On 9 September 2019, International FASD Awareness Day, an inquiry was referred to the Senate Community Affairs References Committee into effective approaches to prevention and diagnosis of Fetal Alcohol Spectrum Disorder (FASD) and strategies for optimising life outcomes for people with FASD.
Individuals, organisations, and institutions across Australia made submissions which explored the breadth of the impact of FASD on Australian communities. NOFASD Australia reviewed all submissions and extracted a series of quotes which define themes that arose across the submissions.
In today’s blog, we explore the theme of diagnosing FASD in Australia.
- FASD diagnosis requires multidisciplinary review including assessment and reports from a number of specialist clinicians including psychiatrists, pediatricians, neuropsychologists, clinical psychologists, speech pathologists, occupational therapists, and physiotherapists;
- Long waitlists for both public and private providers prevent many people from receiving a timely diagnosis and early intervention;
- Early diagnosis of FASD is a protective factor, reducing the likelihood that a child with FASD will develop secondary conditions in addition to their FASD symptoms;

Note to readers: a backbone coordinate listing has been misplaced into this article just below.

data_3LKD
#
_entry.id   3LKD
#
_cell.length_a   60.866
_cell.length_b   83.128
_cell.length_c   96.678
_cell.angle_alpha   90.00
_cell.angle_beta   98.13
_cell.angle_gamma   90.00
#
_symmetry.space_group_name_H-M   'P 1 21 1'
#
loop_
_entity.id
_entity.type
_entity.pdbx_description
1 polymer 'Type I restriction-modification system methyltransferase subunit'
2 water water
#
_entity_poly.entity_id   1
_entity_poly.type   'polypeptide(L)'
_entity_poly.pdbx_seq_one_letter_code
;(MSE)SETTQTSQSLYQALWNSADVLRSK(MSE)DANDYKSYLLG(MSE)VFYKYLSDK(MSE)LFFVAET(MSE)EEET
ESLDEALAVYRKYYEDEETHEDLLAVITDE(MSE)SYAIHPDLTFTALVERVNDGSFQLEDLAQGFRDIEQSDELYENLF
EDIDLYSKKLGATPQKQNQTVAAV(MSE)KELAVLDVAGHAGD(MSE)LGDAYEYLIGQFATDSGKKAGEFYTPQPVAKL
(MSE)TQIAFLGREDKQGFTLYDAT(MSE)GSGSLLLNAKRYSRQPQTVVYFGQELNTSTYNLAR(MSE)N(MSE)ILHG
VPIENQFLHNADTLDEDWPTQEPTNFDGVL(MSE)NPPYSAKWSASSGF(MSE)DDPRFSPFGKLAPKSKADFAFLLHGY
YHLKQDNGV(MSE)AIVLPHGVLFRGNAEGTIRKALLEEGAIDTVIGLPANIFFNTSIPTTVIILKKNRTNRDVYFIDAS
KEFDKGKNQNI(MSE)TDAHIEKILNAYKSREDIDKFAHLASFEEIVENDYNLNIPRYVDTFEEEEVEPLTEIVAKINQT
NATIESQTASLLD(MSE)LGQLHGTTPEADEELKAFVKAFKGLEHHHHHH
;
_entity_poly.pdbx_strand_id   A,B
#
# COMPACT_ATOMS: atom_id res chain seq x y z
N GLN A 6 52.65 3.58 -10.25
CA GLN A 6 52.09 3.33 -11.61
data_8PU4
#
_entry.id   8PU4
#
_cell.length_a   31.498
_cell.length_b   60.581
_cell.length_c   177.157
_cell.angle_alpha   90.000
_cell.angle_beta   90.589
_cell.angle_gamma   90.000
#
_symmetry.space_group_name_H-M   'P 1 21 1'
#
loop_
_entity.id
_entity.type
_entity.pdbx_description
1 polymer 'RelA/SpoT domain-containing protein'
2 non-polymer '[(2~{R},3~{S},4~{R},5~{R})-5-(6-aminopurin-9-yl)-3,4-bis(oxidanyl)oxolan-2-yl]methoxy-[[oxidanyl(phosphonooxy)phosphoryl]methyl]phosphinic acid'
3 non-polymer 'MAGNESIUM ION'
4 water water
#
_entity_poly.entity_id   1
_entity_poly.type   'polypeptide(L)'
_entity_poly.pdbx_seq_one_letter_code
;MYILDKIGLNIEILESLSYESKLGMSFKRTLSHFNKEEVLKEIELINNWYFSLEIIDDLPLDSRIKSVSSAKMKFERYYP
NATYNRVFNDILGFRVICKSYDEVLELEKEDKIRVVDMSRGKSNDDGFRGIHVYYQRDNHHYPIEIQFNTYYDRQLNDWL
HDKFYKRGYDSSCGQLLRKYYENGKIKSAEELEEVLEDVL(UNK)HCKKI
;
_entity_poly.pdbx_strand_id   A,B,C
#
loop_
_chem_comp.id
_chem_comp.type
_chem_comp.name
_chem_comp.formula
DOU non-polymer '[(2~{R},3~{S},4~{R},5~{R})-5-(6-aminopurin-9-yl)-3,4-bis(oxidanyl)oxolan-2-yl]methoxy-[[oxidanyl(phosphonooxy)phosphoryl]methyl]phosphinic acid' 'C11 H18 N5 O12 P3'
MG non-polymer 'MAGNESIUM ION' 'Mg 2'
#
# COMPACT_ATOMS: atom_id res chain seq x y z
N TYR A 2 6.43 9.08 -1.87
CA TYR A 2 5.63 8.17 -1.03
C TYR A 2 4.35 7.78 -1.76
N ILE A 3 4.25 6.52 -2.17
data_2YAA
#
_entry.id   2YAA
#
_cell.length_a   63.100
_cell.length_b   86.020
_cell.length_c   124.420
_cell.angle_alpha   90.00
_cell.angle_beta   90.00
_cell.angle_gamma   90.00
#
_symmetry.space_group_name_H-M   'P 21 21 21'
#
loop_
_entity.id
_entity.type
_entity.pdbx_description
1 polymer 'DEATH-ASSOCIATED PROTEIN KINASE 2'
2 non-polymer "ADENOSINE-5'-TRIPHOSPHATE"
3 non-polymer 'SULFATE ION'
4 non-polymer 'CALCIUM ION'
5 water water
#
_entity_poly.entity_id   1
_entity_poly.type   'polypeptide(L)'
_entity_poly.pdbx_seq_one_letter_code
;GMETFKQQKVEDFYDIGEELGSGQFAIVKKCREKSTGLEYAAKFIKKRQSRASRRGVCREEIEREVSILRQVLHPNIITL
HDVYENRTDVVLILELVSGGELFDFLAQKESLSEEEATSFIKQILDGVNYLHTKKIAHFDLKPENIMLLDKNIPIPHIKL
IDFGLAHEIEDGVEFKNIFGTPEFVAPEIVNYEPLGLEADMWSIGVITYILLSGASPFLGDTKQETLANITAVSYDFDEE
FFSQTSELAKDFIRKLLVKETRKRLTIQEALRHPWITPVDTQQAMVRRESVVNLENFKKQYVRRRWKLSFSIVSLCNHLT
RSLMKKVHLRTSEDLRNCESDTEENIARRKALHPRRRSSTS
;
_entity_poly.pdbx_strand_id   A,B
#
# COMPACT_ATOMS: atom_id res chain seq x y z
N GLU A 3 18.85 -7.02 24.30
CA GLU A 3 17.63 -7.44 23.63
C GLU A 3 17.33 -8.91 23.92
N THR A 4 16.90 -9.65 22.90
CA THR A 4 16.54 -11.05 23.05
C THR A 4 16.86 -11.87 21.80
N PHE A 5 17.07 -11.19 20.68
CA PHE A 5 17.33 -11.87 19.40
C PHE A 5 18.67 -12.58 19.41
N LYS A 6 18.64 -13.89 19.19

- Under-diagnosis of FASD prevents collection of accurate prevalence data so we do not currently know how many people in Australia are impacted by FASD;
- Only 41% of allied health and medical professionals are confident in asking about alcohol use during pregnancy which contributes to the under-diagnosis of FASD;
- Diagnosis rates could be improved if institutions such as criminal justice, child safety, and foster care screened every child for FASD upon presentation; and
- For more information about undergoing a FASD diagnostic process, click here.
The final report from the Senate inquiry was released on 17th March 2021.
Stay tuned to the NOFASD blogs for a summary of the findings.